Sunday, April 10, 2011

Pesach Thoughts

There are very few words in the English or Hebrew language that make me quite as excited or happy as the word “Pesach.” (Shh don’t tell my mom!) In case the previous sentence didn’t give it away, Pesach is my favorite Chag, for a few reasons. The main reason is that it is a family-oriented holiday and I love spending time with my family. The second reason is the simple idea that the more you put into something, the more you get out. The more you prepare and work for something, the more sense of accomplishment you feel. Pesach requires more prep than any other chag, and as crazy and stressful as it is sometimes, I love the experience simply because I put so much into it and spent so much time on it. The third reason I love Pesach so much is that the themes of the chag seem to resonate with me a lot:

1. Freedom. Luckily I never experience slavery, but I always learned that although Pesach refers to a national redemption, Pesach is also about personal redemption. We all have difficulties and problems in life- that’s how life goes and I wouldn’t have it any other way. But recognizing G-d as the source of salvation and freedom from all of life’s challenges- whether it is a rift in friendship or with a family member or other relationship, whether it is a lack of clarity or direction. Whatever your issue is right now, just take a look at what G-d did for the Jews. The situation seemed hopeless, but Hashem proved that we should never despair. Hityatzivu U’Riu et Yishuat Hashem. Just watch! Hashem can save you.

2. The theme of love and closeness between Hashem and B’nei Yisrael. We read Shir Hashirim on Pesach, and the entire story of Yitziat Mitzrayim and Kriyat Yam Suf is full of Hashem saying, “I love you” to us and us responding with “I love you” to Hashem. That is why we call this chag “Pesach,” remembering what Hashem did for us, passing over our houses and only killing the Egyptians, while Hashem in the Torah never calls this chag Pesach, but rather Chag HaMatzot, “remembering” in a sense, what we, B’nei Yisrael, did for Hashem, our mitzvot- we ran out before our dough had a chance to rise, and today we do the Mitzvah of eating Matzah on Pesach.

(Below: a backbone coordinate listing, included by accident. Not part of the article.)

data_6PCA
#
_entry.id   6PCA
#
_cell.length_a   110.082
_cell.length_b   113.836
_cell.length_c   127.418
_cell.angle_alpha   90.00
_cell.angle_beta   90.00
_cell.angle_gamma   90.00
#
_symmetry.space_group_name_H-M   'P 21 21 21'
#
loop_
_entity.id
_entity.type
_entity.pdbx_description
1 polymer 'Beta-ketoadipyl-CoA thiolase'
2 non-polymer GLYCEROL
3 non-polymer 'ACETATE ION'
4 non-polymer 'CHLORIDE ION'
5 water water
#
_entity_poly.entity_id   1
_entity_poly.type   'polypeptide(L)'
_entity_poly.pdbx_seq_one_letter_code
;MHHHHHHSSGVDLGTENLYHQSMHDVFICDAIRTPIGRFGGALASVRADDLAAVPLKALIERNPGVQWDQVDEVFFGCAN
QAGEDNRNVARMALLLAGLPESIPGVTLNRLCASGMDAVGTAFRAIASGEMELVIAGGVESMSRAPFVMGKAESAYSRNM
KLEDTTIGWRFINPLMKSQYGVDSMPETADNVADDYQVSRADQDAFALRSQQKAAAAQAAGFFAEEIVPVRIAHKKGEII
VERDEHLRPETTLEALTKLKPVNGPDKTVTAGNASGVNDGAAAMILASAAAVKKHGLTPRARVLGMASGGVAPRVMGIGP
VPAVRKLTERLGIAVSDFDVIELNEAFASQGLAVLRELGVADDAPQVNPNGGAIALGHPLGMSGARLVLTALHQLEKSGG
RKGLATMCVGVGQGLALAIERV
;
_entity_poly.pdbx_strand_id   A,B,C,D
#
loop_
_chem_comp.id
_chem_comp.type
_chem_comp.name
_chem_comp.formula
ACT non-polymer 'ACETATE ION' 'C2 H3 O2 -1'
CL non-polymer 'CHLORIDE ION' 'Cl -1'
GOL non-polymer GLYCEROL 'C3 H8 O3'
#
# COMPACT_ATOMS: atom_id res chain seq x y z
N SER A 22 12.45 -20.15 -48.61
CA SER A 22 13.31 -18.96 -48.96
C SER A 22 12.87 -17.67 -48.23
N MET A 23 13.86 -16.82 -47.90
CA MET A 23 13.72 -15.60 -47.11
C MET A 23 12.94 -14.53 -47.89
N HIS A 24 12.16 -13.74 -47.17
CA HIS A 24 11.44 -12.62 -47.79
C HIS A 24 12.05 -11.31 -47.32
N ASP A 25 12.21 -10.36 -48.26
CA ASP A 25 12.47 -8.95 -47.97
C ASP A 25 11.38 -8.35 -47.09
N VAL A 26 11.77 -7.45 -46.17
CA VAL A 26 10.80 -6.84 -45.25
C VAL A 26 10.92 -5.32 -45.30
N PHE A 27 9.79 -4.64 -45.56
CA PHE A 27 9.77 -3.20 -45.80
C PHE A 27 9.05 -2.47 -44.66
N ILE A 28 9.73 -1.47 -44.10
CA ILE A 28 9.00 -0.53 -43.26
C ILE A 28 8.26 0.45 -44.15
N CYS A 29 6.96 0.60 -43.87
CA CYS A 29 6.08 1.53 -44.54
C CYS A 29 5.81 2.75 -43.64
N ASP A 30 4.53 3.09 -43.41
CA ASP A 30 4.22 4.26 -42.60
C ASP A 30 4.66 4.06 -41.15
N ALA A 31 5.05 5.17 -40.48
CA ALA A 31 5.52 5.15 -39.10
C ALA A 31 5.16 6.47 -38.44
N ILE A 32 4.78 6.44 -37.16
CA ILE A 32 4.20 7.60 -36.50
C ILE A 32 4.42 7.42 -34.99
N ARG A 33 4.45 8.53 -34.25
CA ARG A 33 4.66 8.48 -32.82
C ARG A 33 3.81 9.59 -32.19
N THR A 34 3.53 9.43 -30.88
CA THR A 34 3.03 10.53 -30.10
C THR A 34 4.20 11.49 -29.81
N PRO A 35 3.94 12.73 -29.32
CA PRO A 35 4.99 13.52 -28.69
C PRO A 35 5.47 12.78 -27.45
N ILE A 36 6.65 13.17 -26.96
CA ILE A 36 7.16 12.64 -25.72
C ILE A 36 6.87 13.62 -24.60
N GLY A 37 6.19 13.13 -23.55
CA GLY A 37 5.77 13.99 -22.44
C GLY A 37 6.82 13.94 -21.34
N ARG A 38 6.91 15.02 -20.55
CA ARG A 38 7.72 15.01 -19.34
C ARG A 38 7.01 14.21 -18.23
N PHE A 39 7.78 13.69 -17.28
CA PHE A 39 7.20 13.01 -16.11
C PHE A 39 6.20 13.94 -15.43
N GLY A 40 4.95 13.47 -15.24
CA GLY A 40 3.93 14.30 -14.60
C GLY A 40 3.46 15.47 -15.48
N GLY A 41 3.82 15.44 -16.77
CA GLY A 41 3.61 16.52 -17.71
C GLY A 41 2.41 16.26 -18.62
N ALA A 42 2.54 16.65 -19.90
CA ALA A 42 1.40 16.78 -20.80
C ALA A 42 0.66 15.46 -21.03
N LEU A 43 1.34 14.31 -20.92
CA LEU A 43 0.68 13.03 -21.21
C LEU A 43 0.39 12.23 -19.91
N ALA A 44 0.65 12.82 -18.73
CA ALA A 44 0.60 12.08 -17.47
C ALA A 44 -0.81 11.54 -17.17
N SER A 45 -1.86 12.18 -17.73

3. The theme of spring, Chag HaAviv, renewal. Spring is a beautiful season. Watching trees that had no leaves on them start to blossom and watching the leaves appear amazes me every year. Plants are dead in the winter, things are dark and gloomy, and then spring comes and the flowers come out and it is just wonderful. We, too, can renew ourselves. We all have low points, and we can all start over. It is interesting in Judaism that we have two beginnings of the year and two beginnings of each day. A Jewish day begins at night, but in some sense, the morning is also the beginning of the day- we say Modeh Ani, it’s a new chance. Each year has two beginning points. Tishrei and Rosh Hashana are the beginning in some sense, but Nisan is the first month of the year, too.

There is so much more out there to say about Pesach, but those three points are the main points that really speak to me. Hopefully I’ll get a chance to post some of my favorite Divrei Torah to say at the seder, but I am always on the lookout for new Divrei Torah to share at my seder, so feel free to post your favorite thoughts and ideas in the comments or email me!

Also, if you have not yet seen this video, put out by it is really great:

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1 comment:

  1. Love this post! Thank you so much for sharing. Definitely a huge dosage of chizzuk and inspiration.
    It's ironic how every year, I find myself needing reminders about what Pesach is really about. The basic fundamentals.

    Looking forward to post about the Divrei Torah @ the Seder.


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